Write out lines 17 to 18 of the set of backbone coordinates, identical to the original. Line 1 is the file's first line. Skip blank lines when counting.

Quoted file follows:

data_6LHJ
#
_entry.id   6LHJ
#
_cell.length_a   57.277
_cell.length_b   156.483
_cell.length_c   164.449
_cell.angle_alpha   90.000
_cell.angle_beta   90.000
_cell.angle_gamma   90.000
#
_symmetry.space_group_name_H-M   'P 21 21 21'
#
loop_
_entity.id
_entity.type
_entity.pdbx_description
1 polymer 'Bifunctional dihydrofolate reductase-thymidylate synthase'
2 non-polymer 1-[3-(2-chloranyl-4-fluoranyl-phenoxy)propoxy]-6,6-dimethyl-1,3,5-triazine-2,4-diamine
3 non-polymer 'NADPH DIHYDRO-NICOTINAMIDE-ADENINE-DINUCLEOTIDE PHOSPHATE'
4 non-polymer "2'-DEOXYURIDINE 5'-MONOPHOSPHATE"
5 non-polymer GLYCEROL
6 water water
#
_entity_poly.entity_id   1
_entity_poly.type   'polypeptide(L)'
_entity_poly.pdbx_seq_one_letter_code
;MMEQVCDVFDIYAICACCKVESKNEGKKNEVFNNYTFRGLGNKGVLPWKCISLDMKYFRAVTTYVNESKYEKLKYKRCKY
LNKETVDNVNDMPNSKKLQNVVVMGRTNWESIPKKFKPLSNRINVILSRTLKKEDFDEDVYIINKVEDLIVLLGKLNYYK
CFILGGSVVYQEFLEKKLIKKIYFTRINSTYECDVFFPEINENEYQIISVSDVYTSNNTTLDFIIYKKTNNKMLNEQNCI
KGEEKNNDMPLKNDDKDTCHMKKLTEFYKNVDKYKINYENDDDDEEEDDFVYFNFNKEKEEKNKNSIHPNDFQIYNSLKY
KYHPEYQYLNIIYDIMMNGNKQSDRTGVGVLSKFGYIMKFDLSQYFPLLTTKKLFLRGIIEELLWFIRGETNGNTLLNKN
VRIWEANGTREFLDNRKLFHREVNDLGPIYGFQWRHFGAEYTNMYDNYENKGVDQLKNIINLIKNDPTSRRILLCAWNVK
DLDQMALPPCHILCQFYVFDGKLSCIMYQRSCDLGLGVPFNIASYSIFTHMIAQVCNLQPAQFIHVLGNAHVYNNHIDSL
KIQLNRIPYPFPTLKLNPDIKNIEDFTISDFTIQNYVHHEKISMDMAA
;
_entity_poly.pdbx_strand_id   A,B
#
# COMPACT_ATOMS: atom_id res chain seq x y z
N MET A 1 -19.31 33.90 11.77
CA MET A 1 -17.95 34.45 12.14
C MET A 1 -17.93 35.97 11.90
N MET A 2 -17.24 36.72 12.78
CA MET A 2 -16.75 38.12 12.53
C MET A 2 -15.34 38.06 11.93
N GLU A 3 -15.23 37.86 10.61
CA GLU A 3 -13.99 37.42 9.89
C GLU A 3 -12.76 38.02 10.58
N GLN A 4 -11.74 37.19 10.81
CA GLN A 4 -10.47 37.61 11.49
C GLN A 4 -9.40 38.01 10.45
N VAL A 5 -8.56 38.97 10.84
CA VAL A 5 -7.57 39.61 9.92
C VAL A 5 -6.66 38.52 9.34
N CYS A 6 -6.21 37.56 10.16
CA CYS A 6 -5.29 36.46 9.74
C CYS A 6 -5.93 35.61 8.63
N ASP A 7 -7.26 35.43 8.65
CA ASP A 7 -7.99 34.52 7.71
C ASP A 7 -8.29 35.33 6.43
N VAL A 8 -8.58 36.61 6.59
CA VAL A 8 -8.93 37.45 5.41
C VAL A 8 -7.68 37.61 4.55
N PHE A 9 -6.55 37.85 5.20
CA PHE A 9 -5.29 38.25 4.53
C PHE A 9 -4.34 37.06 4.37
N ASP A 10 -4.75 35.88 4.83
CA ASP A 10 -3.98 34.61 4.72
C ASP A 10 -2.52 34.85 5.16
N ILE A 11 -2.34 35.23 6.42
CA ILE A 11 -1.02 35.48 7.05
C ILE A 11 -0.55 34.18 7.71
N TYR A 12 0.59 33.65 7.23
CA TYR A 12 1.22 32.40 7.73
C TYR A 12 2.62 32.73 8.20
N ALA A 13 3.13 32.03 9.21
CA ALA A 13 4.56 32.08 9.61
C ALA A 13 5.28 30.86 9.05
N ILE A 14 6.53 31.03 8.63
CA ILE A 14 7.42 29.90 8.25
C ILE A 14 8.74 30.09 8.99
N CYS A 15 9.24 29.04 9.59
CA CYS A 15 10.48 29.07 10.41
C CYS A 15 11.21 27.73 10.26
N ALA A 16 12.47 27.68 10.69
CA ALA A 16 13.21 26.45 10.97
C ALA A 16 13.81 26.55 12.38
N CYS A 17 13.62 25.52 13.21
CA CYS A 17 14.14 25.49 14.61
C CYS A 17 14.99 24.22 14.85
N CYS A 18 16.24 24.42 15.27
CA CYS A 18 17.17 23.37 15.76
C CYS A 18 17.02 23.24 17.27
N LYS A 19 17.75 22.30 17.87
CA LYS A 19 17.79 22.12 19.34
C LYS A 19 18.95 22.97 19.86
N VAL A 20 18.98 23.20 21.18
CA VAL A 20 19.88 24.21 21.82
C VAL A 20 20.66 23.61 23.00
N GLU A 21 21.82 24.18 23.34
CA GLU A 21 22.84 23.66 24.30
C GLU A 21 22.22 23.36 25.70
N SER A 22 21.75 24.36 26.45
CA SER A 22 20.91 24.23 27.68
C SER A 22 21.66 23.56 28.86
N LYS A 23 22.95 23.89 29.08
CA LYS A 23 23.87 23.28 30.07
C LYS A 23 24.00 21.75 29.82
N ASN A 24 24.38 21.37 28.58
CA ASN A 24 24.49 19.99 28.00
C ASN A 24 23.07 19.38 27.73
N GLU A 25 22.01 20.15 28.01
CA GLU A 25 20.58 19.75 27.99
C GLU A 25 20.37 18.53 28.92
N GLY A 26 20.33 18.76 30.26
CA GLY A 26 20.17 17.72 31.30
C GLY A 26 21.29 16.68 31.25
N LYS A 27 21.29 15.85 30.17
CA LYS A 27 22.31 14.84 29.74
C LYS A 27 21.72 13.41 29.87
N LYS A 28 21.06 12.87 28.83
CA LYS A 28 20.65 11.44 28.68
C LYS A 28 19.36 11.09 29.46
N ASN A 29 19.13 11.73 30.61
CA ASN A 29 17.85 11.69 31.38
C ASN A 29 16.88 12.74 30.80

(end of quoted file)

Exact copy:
_entity.pdbx_description
1 polymer 'Bifunctional dihydrofolate reductase-thymidylate synthase'